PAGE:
Over 125 applications for admission to the Graduate School of Business Administration at mid-years have already been received, according to an announcement made last night. This is by far the largest number to apply since the inauguration two years ago of the arrangement making it possible to enter in the middle of the year.
The popularity of the plan has, in the opinion of the Business School authorities, more than justified the experiment. There is no doubt but that the scheme will be continued. In the words of a business school official, "It increases the capacity of our plant by 50 per cent, and yet maintains 100 per cent efficiency."
The arrangement calls for a duplication of the course of study so that men entering in February can take the same courses that are open to those entering in September and graduate in February two years after their entrance. The Business School is the only department of the University that encourages entrance at mid-years.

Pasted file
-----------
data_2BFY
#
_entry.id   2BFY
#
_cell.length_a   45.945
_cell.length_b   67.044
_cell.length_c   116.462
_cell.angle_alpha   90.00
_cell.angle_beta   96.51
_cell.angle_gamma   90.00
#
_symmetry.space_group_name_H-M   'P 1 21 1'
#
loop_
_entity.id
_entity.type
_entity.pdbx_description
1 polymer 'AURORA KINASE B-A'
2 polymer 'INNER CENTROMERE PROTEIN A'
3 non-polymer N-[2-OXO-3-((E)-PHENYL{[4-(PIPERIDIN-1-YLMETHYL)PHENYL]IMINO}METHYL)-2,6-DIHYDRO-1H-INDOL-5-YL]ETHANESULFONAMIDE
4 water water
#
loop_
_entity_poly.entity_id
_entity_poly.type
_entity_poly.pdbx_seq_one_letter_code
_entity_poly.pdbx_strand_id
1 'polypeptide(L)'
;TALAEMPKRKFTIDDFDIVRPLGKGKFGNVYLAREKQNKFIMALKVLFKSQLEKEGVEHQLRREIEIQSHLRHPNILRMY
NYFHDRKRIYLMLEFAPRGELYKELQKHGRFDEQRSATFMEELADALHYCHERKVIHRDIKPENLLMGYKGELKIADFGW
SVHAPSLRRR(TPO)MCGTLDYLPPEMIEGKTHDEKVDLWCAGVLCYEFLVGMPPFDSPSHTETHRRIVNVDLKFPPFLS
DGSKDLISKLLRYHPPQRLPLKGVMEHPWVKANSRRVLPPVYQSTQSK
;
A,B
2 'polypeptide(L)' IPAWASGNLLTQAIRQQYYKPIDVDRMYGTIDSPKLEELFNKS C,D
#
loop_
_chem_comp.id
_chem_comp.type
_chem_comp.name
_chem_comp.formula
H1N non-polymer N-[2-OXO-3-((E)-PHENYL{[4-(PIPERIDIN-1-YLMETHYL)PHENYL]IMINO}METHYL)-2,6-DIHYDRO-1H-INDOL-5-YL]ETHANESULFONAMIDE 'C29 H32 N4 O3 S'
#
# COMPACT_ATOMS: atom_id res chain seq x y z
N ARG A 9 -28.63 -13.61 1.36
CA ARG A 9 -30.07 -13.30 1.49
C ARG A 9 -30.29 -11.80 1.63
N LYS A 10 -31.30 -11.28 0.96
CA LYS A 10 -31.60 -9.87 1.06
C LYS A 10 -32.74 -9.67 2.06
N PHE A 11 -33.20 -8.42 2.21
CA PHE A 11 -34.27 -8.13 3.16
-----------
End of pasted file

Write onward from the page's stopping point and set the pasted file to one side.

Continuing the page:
During the last few years there has been such a pressure for admission that the School has had to turn away hundreds from its doors. In 1923 only 332 out of 443 who applied were admitted, and this year only 300 were admitted from 617 applicants. The Baker gift has stimulated a tremendous interest in the school throughout the country, and the plan of mid-year entrance has done much to relieve the pressure on the school as it is now equipped.
A great advantage for students entering at mid-years is that such men have during their period of training two summers in which to obtain practical business experience. During these summer months they can gain familiarity with much of the routine and practical functions of their chosen branch of industry.
Applications for entrance next month are still open, and prospective students may communicate with the Secretary of the School for information or for application blanks.